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Freezer Tips: Vaccine Storage

Mar 28, 2013



The CDC outlines three main refrigeration types in their toolkits for vaccine storage. They refer to 'dual-zone', pharmaceutical and freezerless refrigerators. Each refrigerator type has specific "do's and don't", but one should always refer to the technical manual that was provided with the unit for best practices. We'll shed light on a few of the common misconceptions/mistakes in vaccine refrigeration, and the best practices that should follow. You can view the official version of the toolkit by clicking here.

  • Never: Allow vials to touch the top shelf.
  • Never: Place vials under the cooling vent (will skew readings)
  • Never: Store in crisp drawers
  • Never: Store on bottom shelf (runs colder)
  • Never: Replace original packaging with homemade labels

Always: Place vaccines in the center of the refrigerator in the original packaging. Keep precise organization of every refrigerator, and use plastic trays to divide the refrigerator into sections. 

  • Never: Block the vents/circulating air with vaccines or other devices
  • Never: Place a temperature sensor on the upper or lower racks

Always: Organize vaccines by specific type, and keep a "map" outside of the refrigerator for visual reference points. 

Always: Place temperature sensors in mock locations that best emulate the variance that a vaccine may experience. The center of the rack is the best possible location, but if vaccines are stored in lower/upper racks, an additional temperature sensor may be necessary. If possible, utilize a temperature sensor in the lower, middle, and upper racks for extra precaution.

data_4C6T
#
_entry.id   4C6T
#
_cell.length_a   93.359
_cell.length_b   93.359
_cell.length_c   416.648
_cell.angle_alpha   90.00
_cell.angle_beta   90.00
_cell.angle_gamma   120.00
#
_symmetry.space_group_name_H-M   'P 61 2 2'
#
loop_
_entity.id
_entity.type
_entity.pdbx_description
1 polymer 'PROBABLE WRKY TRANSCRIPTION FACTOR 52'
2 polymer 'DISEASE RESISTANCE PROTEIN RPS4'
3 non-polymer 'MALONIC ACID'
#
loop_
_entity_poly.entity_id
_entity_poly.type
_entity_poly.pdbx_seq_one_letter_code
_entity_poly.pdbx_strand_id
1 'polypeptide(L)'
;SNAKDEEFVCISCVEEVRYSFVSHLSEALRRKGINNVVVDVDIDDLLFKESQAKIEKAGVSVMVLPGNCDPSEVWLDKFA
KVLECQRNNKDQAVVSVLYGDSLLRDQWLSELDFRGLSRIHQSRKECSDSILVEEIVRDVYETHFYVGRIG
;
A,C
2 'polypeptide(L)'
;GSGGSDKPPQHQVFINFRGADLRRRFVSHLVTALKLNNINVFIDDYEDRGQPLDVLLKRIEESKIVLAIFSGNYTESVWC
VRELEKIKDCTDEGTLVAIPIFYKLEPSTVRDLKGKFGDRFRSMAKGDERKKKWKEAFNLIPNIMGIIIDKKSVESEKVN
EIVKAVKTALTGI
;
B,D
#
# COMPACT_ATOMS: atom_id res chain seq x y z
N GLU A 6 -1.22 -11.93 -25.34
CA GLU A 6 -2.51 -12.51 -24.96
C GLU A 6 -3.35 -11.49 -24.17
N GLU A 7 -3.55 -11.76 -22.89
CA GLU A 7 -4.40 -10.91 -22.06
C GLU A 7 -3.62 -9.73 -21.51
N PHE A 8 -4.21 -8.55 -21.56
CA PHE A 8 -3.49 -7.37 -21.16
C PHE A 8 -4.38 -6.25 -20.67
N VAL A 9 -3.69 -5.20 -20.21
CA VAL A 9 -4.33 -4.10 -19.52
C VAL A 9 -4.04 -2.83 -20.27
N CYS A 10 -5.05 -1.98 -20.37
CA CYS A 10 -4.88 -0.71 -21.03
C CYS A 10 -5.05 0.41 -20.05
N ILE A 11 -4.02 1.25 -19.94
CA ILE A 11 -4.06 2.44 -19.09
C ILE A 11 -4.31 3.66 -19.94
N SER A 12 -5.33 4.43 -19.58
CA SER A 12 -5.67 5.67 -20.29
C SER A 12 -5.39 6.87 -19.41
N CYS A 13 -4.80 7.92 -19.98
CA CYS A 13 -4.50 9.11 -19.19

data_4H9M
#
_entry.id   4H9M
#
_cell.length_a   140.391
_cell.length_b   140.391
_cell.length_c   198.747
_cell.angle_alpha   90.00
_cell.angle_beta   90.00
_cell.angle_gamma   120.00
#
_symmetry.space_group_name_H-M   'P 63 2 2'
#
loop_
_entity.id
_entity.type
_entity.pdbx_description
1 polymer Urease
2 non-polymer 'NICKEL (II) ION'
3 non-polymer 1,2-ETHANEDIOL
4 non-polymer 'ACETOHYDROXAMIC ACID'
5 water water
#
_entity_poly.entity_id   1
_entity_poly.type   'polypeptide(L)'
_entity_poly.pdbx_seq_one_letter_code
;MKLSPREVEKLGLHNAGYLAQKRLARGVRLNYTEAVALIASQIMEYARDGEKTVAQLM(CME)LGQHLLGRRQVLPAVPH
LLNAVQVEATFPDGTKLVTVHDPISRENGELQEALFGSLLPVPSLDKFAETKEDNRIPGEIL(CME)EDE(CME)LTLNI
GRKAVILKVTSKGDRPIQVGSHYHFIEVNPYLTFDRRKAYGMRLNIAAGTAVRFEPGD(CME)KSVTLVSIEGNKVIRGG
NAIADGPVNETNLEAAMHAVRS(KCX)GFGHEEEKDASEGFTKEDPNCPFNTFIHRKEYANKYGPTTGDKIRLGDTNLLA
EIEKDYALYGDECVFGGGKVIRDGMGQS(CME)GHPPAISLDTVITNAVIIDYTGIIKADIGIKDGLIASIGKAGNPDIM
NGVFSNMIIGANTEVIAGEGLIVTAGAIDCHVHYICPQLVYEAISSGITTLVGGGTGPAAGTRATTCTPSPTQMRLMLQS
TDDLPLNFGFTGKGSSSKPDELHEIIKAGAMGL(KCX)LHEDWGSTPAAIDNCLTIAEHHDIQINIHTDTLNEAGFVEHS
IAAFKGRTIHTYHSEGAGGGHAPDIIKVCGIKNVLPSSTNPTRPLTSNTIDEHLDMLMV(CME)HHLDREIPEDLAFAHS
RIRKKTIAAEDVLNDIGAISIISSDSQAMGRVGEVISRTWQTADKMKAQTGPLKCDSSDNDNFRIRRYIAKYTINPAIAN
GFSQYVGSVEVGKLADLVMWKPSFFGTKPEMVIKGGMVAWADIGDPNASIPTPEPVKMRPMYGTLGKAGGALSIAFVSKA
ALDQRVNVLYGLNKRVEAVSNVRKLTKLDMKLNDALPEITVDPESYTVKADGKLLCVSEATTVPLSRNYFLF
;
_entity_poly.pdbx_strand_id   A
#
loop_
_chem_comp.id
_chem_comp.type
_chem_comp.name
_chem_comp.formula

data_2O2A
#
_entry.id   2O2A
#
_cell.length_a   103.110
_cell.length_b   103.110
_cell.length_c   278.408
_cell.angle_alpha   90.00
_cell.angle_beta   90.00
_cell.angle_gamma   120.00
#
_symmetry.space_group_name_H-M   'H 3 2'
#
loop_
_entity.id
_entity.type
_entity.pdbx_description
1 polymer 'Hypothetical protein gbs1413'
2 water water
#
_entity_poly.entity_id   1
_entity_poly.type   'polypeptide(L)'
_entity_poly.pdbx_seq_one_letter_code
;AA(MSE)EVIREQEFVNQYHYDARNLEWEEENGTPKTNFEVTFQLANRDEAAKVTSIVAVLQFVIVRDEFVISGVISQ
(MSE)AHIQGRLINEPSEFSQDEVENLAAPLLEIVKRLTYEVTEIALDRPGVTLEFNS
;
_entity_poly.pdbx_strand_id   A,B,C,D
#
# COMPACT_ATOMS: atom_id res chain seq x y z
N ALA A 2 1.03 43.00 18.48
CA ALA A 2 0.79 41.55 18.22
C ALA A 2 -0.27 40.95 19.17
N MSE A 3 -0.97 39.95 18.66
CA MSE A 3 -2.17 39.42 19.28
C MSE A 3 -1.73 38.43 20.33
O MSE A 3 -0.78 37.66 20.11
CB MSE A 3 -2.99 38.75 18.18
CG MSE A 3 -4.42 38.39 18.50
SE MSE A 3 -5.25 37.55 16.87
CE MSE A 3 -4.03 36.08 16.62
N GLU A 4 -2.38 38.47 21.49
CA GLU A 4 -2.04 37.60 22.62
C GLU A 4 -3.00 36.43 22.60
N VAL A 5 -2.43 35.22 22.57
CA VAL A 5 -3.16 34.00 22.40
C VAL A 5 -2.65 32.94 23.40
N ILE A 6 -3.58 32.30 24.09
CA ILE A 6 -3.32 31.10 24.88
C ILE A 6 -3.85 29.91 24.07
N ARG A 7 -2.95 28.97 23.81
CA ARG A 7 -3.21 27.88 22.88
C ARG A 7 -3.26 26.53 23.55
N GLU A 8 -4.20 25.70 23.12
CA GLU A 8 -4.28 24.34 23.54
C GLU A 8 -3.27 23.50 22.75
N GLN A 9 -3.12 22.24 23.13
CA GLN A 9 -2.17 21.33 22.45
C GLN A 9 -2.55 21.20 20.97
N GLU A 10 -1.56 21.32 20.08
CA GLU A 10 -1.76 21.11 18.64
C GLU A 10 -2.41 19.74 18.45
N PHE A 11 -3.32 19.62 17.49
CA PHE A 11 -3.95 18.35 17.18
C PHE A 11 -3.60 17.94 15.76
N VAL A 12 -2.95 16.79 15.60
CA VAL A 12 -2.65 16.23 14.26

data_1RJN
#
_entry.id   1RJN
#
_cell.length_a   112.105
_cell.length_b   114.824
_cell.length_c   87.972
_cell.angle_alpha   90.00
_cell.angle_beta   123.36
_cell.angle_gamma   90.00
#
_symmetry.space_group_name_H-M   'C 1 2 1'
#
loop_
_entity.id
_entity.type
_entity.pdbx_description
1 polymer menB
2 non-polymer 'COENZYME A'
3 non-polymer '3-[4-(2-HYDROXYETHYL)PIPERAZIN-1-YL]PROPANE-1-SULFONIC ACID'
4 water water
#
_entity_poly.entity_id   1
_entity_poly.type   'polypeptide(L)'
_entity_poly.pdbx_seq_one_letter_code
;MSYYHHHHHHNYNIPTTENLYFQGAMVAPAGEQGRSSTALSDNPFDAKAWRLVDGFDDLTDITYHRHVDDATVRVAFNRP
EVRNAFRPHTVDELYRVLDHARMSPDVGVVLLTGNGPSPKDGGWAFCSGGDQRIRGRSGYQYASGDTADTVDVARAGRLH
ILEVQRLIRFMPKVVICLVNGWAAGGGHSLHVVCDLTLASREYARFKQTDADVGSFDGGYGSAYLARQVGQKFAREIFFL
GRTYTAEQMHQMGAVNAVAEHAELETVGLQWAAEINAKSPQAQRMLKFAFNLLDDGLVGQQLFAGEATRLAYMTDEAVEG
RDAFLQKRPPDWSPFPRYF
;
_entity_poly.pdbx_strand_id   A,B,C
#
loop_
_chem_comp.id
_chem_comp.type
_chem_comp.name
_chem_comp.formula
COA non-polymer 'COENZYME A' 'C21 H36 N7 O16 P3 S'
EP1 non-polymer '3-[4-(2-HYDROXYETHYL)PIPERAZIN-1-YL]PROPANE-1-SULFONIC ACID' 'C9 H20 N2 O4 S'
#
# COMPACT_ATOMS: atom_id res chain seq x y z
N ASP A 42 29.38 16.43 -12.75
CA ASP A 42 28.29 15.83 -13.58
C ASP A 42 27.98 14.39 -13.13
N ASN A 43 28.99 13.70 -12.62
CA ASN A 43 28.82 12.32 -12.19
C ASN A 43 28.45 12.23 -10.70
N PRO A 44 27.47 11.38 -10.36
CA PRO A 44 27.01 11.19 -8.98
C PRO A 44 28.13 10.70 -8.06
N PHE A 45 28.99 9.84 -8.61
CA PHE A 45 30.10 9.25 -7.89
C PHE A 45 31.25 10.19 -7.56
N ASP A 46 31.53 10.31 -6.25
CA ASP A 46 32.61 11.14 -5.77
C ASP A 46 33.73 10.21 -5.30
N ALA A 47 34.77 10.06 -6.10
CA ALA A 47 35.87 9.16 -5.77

Always: Compile sensor data at least once a week, and maintain the logged data for a minimum of 2-3 years. In the event of a disaster, audit, or inspection, these reports will be crucial to uncovering a cause or culprit. 

Always: If an online interface is available (to view all temperature sensor readings), specify the temperature sensor location/vaccine coverage with a specific name to ensure clarity. Most interfaces will allow you to "name" the sensors.


If possible: Purchase a temperature sensor system that contains a battery-back up. The costs associated with vaccine contamination are tremendous, and the risks that surround the delivery of tainted vaccines (due to a monitoring failure) are extreme.Typically, the immediate and sudden loss of A/C power indicates a power outage. A battery-backed sensor will not lose power during an outage and can often send a preliminary alert that signifies the loss of A/C power.

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